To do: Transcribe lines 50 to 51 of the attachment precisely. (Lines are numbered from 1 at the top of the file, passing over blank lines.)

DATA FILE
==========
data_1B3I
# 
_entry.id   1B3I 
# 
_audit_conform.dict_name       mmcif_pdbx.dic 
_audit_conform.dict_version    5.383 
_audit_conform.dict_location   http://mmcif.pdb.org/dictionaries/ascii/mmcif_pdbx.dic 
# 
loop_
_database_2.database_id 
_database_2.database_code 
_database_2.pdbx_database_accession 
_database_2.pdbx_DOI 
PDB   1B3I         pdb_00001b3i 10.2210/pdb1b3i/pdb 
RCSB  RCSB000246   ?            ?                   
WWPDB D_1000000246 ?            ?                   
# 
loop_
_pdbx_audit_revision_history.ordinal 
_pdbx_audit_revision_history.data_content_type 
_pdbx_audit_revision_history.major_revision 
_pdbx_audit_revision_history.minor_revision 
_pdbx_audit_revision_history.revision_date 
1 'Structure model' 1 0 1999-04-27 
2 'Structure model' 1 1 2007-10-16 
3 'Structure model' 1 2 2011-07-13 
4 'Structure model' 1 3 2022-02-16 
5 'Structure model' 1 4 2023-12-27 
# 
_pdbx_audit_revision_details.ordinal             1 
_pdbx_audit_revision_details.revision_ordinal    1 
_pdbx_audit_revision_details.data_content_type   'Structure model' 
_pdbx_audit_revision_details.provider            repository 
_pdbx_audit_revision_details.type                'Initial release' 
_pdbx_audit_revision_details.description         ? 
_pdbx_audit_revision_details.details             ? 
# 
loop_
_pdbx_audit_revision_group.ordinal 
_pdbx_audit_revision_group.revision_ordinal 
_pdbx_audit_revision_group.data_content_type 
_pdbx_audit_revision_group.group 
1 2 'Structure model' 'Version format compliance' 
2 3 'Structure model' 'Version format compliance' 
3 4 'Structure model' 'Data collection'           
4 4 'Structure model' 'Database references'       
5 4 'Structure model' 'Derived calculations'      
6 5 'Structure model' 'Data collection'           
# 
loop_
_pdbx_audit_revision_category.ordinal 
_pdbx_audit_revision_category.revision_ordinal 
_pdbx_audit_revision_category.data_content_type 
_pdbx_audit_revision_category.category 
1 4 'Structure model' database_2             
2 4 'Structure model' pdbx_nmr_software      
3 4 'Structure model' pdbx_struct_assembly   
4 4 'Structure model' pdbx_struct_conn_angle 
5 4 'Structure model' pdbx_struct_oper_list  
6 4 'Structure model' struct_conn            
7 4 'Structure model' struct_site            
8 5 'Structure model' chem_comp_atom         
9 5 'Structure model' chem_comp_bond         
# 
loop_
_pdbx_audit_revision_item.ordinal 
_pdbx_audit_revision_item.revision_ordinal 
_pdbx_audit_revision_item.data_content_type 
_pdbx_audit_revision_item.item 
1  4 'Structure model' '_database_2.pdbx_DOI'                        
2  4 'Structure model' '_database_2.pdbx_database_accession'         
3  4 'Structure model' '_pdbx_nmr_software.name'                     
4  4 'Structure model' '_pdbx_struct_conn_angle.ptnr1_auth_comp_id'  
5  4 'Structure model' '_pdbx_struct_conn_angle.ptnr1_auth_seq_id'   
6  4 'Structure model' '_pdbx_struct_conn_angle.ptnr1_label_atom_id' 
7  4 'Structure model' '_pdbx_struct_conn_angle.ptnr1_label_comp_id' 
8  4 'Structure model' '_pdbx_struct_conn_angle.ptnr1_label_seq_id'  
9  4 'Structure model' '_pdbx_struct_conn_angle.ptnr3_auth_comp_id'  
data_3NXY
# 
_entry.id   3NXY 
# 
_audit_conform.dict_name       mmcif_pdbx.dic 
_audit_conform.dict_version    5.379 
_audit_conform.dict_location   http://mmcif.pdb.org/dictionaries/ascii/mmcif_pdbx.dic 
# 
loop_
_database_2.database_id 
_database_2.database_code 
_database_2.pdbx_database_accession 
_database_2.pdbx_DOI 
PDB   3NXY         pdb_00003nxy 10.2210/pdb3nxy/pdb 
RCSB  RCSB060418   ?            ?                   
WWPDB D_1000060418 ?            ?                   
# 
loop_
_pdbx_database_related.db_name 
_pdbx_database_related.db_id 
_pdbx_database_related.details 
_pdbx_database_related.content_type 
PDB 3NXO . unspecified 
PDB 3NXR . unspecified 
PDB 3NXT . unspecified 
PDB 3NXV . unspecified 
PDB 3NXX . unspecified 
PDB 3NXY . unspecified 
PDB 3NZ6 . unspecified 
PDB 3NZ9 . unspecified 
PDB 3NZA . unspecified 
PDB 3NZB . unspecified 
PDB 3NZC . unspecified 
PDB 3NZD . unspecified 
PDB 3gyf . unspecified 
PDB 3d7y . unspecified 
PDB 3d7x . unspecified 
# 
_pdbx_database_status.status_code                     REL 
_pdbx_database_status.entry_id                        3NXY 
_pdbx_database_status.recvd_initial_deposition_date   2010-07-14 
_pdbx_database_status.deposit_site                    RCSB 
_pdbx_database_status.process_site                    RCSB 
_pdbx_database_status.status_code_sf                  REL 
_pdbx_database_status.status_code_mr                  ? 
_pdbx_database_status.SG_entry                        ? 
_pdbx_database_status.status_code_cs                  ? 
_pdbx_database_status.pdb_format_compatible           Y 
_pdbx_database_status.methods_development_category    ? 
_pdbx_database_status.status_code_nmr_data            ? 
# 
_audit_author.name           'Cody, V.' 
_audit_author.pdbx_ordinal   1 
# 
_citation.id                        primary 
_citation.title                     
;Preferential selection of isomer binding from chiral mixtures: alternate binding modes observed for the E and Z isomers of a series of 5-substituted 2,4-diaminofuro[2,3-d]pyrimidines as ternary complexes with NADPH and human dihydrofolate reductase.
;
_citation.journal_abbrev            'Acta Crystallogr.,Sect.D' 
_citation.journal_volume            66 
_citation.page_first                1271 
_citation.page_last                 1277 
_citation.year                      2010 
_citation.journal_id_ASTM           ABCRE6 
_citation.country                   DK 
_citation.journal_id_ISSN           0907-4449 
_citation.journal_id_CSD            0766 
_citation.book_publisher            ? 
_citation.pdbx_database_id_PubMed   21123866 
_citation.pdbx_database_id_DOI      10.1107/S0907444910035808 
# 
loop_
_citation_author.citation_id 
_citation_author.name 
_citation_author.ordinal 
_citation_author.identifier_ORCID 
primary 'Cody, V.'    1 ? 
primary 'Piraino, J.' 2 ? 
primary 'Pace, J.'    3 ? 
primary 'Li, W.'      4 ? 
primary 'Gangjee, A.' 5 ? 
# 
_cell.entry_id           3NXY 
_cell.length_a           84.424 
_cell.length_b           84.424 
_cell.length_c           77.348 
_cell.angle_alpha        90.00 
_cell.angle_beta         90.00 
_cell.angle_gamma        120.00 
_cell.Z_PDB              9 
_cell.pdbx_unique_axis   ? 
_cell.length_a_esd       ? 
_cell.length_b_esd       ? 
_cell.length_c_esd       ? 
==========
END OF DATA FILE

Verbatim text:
loop_
_pdbx_audit_revision_category.ordinal 